Thylakoid membrane remodelling during the dark-to-light transition

In the dark, plants modify thylakoid stacking to alter electron transport and reduce photodamage. More photosystem II (PSII) is located in thylakoids within stacked grana, which promotes cyclic electron transport. Upon light exposure, there is granal unstacking, which increases the amount of linear electron transport for carbon assimilation. Here Garty et al. used freeze fracture cryo scanning electron microscopy and transmission electron microscopy to study thylakoid membrane structure during the dark-to-light transition at high resolution. They categorized thylakoids in wild type Arabidopsis thaliana leaf chloroplasts into four groups – singular thylakoids exposed to the stroma on both sides, thylakoids within a granal stack, those on the edge of a granal stack and those in a thylakoid pair, which they called ‘stacked thylakoid doublets’. On the dark-to-light transition, the percentage of thylakoids in granal stacks decreased from 44% to 33%, whilst the percentage of stacked thylakoid doublets increased from 13% to 26%. Modelling these changes showed that the formation of stacked thylakoid doublets increased the fraction of PSII in proximity to PSI from 0.44 to 0.59, this allowed for more efficient linear electron transport. Hence, this study provides the first observations of stacked thylakoid doublets which are an ideal platform for linear electron transport. (Summary by Rose McNelly @Rose_McN) Nature Plants 10.1038/s41477-024-01628-9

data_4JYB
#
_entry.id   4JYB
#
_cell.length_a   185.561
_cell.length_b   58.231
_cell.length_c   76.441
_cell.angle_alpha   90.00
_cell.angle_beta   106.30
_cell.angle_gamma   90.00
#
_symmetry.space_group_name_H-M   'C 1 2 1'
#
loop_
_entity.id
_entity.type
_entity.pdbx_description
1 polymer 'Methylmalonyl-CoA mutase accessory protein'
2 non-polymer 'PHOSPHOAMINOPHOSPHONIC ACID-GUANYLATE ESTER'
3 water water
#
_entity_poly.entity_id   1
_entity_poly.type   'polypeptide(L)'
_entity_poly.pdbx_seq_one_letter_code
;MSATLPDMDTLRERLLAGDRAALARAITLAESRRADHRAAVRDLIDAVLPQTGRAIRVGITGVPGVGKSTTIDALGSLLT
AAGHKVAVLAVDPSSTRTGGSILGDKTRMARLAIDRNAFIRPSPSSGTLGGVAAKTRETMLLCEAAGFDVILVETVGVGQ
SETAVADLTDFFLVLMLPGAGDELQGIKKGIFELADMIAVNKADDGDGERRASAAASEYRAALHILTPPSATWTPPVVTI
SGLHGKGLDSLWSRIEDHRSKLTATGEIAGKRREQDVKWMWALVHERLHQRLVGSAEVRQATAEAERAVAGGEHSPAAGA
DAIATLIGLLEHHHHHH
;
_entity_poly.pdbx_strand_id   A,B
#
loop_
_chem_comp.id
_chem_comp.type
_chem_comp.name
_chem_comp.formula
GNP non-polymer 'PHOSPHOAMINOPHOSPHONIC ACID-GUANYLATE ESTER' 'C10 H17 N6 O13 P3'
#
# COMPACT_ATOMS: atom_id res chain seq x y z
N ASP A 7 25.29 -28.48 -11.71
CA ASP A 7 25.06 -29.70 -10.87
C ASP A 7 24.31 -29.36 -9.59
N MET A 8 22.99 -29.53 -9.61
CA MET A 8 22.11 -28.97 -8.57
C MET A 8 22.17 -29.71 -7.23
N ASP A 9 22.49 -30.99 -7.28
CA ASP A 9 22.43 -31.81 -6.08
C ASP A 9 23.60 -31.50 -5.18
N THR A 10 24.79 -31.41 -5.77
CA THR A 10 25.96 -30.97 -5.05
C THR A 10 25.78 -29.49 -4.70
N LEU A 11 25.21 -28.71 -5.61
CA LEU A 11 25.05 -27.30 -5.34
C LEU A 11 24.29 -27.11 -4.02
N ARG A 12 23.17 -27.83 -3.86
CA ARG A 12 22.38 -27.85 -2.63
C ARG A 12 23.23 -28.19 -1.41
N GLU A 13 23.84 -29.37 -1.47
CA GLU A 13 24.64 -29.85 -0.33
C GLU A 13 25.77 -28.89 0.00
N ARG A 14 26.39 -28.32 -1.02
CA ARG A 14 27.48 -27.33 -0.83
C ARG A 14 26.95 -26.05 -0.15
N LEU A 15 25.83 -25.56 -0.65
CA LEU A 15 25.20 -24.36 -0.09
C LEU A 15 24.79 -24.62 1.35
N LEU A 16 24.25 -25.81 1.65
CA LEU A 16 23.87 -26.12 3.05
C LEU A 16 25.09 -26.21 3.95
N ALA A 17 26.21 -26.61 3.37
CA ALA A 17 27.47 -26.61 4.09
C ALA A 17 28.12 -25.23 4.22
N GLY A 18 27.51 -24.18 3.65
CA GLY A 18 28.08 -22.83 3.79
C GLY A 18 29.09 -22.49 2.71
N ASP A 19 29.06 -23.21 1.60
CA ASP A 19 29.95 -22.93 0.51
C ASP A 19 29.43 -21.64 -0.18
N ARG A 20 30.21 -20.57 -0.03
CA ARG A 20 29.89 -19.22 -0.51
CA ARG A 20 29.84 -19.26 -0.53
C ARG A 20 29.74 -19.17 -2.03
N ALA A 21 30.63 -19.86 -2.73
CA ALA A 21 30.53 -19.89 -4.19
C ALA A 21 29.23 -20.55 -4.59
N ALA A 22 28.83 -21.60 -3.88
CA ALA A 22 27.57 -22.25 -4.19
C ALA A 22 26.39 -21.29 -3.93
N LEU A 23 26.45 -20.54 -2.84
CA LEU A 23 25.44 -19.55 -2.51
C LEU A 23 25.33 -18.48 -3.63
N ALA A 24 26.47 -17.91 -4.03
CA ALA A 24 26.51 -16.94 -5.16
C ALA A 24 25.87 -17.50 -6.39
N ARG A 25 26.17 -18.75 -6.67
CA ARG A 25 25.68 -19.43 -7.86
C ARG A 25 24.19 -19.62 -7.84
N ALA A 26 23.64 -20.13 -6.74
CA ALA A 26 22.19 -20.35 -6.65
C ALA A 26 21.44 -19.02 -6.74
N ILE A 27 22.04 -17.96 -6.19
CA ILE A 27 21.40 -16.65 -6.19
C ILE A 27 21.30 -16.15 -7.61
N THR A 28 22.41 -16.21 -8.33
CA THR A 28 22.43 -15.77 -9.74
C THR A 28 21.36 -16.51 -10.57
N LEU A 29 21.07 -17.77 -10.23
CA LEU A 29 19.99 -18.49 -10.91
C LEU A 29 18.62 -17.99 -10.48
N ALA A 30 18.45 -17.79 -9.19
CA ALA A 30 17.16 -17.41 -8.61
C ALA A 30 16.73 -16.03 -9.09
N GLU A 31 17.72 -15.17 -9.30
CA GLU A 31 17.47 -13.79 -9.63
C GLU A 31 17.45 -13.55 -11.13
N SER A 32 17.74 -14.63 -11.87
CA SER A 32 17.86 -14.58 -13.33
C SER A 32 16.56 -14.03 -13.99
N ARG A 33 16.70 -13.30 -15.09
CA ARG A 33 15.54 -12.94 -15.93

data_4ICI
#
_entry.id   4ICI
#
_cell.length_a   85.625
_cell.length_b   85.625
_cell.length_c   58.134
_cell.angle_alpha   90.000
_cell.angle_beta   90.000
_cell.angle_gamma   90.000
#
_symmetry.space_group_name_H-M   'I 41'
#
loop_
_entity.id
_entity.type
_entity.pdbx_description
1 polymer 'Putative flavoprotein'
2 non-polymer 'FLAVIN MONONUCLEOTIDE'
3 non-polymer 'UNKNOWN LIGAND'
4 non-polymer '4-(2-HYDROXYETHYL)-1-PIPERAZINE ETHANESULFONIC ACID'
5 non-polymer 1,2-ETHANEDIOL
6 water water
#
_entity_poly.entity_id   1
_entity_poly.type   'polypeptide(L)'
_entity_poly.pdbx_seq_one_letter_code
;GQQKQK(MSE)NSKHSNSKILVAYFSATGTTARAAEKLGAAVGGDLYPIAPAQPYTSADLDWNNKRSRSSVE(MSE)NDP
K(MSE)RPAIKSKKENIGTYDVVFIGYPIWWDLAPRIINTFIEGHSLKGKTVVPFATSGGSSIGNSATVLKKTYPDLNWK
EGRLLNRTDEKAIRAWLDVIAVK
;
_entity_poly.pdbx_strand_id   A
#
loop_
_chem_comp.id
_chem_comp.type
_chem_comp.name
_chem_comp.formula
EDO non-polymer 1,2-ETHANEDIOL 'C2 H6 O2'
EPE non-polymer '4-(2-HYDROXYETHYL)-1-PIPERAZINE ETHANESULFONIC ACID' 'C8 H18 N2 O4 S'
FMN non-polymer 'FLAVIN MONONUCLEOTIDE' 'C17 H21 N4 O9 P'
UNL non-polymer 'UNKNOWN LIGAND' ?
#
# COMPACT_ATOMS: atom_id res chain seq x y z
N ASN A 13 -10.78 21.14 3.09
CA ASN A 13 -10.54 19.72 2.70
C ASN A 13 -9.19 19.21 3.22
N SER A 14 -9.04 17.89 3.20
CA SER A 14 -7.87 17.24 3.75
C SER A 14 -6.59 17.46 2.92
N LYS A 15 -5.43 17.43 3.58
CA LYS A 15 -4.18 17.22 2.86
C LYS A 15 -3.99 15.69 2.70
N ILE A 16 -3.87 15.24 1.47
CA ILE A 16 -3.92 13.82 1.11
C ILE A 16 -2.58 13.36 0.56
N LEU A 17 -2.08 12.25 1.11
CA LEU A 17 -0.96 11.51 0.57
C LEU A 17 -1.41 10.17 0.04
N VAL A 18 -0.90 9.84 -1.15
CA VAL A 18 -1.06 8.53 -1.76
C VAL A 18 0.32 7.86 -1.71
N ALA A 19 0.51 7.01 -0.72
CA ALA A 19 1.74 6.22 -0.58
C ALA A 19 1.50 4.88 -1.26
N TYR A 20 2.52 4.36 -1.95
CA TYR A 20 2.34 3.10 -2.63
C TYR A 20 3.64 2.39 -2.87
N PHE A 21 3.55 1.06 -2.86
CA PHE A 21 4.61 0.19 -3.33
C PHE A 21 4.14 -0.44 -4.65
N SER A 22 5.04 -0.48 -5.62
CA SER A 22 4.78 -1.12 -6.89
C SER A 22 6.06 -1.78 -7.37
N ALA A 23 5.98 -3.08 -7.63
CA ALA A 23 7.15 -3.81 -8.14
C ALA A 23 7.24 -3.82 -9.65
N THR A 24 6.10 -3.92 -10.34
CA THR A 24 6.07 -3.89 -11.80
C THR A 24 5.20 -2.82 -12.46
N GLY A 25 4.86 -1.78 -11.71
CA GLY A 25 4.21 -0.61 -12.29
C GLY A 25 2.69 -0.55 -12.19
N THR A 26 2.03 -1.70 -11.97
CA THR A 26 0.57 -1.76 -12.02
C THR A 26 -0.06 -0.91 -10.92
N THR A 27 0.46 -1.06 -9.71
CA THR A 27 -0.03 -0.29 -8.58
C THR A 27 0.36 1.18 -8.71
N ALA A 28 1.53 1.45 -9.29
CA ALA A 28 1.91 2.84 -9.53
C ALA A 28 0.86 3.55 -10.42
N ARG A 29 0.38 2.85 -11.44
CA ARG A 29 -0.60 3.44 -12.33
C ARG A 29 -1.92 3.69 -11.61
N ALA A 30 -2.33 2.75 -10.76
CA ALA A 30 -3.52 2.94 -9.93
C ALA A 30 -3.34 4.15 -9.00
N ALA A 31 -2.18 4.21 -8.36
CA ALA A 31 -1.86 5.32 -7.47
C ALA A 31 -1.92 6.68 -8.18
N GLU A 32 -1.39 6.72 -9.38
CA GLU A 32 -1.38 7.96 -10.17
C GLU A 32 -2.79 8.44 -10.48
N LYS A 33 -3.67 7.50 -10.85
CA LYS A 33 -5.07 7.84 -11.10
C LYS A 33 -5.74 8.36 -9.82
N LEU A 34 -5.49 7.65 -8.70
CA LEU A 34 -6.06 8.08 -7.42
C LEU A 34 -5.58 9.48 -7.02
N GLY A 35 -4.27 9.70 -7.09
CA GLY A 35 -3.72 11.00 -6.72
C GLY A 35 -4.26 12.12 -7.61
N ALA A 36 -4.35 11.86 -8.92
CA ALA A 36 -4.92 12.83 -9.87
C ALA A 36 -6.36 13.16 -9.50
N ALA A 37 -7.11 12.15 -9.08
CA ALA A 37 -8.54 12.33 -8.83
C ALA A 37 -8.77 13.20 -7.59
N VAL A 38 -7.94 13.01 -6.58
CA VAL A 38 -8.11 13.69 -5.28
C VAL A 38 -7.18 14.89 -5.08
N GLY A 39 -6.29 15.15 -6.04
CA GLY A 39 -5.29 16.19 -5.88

Lag, then leg it! An updated two-phase model for axillary bud activation and outgrowth in Arabidopsis